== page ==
Inherited Acantholytic Disorders

Mozheh Zamiri, Colin S. Munro


Darier disease (DD) and Hailey–Hailey disease (HHD) are autosomal dominant disorders characterized by epidermal acantholysis. They have a similar molecular pathogenesis, with mutations in the intracellular calcium pumps of the endoplasmic reticulum (SERCA2) and Golgi (SPCA1), respectively. DD presents with persistent, hyperkeratotic papules in a seborrhoeic distribution, associated with nail changes and palmar pitting. HHD presents with painful, mainly flexural, erosions. In both, secondary infection is common and hypertrophic flexural disease can be disabling. Histologically, both are characterized by loss of epidermal intercellular adhesion (acantholysis). In DD, acantholysis is predominantly suprabasal and there is overlying dyskeratosis. In HHD, acantholysis is more diffuse. First line topical treatment is with emollients, antimicrobials and corticosteroids. Oral antibiotics are often necessary for exacerbations; other systemic options include retinoids and ciclosporin. Physical measures such as laser resurfacing, photodynamic therapy, botulinum toxin and surgical interventions can be considered in refractory cases.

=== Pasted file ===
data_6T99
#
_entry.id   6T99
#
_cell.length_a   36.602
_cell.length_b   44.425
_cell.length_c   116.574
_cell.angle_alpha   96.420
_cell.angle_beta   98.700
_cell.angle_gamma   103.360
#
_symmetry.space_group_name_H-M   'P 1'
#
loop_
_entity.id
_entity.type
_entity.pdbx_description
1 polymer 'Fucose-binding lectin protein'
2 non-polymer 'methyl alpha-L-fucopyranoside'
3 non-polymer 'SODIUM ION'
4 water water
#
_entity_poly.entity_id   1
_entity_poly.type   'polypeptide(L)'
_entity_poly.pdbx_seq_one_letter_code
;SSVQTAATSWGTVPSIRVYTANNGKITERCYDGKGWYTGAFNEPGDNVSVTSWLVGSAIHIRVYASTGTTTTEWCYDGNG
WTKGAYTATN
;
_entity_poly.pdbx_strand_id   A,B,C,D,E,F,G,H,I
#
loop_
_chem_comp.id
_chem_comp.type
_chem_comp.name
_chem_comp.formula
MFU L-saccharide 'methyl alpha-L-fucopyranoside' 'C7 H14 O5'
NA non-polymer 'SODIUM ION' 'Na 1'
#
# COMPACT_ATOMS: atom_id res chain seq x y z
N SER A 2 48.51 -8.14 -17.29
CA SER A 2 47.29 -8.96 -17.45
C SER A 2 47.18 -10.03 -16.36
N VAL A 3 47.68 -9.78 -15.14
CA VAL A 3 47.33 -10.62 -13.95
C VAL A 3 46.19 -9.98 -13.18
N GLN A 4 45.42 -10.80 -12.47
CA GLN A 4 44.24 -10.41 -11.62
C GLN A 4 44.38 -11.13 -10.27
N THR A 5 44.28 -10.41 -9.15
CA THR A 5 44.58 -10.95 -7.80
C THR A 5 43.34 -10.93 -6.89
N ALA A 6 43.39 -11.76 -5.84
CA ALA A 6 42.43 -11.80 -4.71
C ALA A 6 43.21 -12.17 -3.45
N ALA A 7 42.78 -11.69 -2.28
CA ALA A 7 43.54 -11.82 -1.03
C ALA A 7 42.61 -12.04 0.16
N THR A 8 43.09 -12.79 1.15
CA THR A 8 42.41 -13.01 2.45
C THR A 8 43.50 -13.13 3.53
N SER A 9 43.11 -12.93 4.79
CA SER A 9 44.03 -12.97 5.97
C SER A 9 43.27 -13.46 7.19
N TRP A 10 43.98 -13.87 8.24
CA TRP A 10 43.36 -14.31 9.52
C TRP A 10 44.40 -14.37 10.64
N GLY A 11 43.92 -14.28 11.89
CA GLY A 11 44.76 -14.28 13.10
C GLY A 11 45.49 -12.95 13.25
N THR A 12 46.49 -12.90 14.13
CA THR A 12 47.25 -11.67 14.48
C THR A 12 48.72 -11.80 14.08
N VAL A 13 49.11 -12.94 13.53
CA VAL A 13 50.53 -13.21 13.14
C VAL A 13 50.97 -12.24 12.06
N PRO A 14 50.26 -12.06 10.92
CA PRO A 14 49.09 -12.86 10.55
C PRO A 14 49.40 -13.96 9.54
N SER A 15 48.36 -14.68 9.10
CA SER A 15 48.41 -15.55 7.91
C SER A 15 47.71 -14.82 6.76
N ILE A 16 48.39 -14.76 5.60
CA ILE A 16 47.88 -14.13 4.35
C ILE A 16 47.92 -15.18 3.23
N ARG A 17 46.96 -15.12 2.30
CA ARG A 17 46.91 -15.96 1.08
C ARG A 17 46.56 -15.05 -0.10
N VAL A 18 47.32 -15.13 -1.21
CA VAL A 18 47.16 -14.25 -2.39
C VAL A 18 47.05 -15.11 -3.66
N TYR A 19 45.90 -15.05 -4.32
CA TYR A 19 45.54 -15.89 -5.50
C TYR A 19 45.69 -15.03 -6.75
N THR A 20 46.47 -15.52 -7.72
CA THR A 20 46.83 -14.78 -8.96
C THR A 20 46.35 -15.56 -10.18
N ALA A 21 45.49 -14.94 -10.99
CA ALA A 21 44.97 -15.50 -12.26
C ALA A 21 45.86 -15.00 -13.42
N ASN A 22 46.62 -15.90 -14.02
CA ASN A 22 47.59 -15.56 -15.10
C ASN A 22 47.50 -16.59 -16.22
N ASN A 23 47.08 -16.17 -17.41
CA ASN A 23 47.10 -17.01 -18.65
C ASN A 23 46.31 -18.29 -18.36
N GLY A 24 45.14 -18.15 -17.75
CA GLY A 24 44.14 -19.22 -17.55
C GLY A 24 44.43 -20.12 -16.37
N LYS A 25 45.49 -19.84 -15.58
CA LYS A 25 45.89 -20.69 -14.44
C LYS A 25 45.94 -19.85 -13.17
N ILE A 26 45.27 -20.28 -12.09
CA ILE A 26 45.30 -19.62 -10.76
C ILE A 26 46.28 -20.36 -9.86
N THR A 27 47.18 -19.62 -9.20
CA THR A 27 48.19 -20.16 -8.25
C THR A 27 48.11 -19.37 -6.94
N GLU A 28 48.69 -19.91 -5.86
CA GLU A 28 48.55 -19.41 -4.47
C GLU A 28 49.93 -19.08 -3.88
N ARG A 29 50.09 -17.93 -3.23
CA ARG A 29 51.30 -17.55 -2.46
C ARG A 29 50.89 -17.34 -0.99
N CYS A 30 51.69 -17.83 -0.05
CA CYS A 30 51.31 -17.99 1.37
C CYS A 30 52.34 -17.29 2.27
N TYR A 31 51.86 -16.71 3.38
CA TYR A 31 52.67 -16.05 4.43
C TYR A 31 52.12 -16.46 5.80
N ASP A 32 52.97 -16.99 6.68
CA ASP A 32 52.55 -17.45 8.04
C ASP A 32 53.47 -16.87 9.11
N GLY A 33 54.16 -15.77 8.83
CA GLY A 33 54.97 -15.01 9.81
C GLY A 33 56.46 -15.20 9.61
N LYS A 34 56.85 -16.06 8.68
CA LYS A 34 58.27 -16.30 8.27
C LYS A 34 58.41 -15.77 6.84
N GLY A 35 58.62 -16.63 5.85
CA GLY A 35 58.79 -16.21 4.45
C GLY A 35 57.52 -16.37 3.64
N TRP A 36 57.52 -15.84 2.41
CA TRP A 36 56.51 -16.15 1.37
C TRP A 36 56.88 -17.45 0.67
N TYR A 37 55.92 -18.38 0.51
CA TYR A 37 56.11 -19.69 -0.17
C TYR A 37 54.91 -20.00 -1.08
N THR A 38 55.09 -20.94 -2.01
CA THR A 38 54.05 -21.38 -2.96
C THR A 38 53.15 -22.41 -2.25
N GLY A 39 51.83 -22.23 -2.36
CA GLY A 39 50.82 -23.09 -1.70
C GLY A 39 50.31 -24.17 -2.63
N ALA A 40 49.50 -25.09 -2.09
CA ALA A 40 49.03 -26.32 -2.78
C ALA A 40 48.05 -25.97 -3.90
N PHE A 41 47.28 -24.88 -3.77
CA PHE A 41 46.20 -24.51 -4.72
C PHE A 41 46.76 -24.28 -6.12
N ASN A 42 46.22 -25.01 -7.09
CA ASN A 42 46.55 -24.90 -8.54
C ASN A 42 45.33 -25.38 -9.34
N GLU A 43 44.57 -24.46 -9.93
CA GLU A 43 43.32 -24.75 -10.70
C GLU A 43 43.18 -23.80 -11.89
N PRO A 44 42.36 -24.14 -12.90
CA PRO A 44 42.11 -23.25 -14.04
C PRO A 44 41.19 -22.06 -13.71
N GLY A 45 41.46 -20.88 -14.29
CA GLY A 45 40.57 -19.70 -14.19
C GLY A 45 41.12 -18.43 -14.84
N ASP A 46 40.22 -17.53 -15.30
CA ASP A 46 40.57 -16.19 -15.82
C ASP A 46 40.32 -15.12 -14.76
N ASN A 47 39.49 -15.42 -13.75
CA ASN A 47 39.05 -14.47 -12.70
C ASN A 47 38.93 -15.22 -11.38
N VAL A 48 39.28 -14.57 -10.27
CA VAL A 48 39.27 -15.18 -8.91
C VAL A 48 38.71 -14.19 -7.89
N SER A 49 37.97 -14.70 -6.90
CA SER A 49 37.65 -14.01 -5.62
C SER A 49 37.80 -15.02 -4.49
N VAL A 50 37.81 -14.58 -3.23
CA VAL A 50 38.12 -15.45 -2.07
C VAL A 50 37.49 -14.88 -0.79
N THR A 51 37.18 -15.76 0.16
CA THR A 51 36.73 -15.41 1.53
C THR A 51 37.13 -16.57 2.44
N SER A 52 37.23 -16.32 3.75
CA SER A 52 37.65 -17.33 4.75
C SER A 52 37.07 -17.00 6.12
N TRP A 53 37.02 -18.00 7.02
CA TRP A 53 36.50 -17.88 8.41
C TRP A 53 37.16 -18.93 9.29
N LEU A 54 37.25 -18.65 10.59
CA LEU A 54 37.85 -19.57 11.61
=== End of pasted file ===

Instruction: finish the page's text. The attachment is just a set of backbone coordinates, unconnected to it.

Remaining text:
Keywords Darier disease, Hailey–Hailey disease, SERCA2, ATP2A2, SPCA1, APT2C1, acantholysis, dyskeratosis, autosomal dominant, calcium pump


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